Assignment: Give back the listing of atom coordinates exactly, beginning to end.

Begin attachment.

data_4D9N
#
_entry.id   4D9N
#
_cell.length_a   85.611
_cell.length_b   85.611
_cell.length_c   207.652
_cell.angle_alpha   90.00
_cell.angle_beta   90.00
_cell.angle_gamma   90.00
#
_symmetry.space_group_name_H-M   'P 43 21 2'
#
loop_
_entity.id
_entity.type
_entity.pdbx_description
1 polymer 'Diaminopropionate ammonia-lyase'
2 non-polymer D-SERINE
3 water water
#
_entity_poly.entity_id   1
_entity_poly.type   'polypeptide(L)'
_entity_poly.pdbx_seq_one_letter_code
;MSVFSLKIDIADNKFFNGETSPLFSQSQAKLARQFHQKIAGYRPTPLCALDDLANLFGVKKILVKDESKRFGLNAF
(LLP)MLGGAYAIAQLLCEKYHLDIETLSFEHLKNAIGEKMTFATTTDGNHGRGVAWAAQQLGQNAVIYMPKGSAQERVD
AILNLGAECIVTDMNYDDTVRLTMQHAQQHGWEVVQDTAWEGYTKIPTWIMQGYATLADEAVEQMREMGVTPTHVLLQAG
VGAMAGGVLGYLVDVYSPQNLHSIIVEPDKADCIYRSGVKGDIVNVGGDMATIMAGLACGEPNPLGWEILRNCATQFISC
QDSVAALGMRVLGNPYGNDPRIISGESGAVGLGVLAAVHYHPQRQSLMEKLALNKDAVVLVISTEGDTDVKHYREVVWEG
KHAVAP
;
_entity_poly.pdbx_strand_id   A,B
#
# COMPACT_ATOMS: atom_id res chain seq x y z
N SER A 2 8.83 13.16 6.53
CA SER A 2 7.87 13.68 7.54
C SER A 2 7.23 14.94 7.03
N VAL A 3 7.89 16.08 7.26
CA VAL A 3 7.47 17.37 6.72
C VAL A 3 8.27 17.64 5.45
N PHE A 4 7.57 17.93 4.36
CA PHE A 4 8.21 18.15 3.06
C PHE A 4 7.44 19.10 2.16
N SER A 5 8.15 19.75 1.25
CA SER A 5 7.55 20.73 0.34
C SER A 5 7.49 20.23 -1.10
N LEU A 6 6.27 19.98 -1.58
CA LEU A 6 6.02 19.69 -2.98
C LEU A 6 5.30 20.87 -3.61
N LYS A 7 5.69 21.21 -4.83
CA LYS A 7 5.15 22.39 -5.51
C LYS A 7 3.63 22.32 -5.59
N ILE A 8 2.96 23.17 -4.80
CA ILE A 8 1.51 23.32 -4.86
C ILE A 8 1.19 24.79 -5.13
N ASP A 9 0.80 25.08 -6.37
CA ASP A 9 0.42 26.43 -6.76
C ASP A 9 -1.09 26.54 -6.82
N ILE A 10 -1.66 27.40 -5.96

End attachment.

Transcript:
data_4D9N
#
_entry.id   4D9N
#
_cell.length_a   85.611
_cell.length_b   85.611
_cell.length_c   207.652
_cell.angle_alpha   90.00
_cell.angle_beta   90.00
_cell.angle_gamma   90.00
#
_symmetry.space_group_name_H-M   'P 43 21 2'
#
loop_
_entity.id
_entity.type
_entity.pdbx_description
1 polymer 'Diaminopropionate ammonia-lyase'
2 non-polymer D-SERINE
3 water water
#
_entity_poly.entity_id   1
_entity_poly.type   'polypeptide(L)'
_entity_poly.pdbx_seq_one_letter_code
;MSVFSLKIDIADNKFFNGETSPLFSQSQAKLARQFHQKIAGYRPTPLCALDDLANLFGVKKILVKDESKRFGLNAF
(LLP)MLGGAYAIAQLLCEKYHLDIETLSFEHLKNAIGEKMTFATTTDGNHGRGVAWAAQQLGQNAVIYMPKGSAQERVD
AILNLGAECIVTDMNYDDTVRLTMQHAQQHGWEVVQDTAWEGYTKIPTWIMQGYATLADEAVEQMREMGVTPTHVLLQAG
VGAMAGGVLGYLVDVYSPQNLHSIIVEPDKADCIYRSGVKGDIVNVGGDMATIMAGLACGEPNPLGWEILRNCATQFISC
QDSVAALGMRVLGNPYGNDPRIISGESGAVGLGVLAAVHYHPQRQSLMEKLALNKDAVVLVISTEGDTDVKHYREVVWEG
KHAVAP
;
_entity_poly.pdbx_strand_id   A,B
#
# COMPACT_ATOMS: atom_id res chain seq x y z
N SER A 2 8.83 13.16 6.53
CA SER A 2 7.87 13.68 7.54
C SER A 2 7.23 14.94 7.03
N VAL A 3 7.89 16.08 7.26
CA VAL A 3 7.47 17.37 6.72
C VAL A 3 8.27 17.64 5.45
N PHE A 4 7.57 17.93 4.36
CA PHE A 4 8.21 18.15 3.06
C PHE A 4 7.44 19.10 2.16
N SER A 5 8.15 19.75 1.25
CA SER A 5 7.55 20.73 0.34
C SER A 5 7.49 20.23 -1.10
N LEU A 6 6.27 19.98 -1.58
CA LEU A 6 6.02 19.69 -2.98
C LEU A 6 5.30 20.87 -3.61
N LYS A 7 5.69 21.21 -4.83
CA LYS A 7 5.15 22.39 -5.51
C LYS A 7 3.63 22.32 -5.59
N ILE A 8 2.96 23.17 -4.80
CA ILE A 8 1.51 23.32 -4.86
C ILE A 8 1.19 24.79 -5.13
N ASP A 9 0.80 25.08 -6.37
CA ASP A 9 0.42 26.43 -6.76
C ASP A 9 -1.09 26.54 -6.82
N ILE A 10 -1.66 27.40 -5.96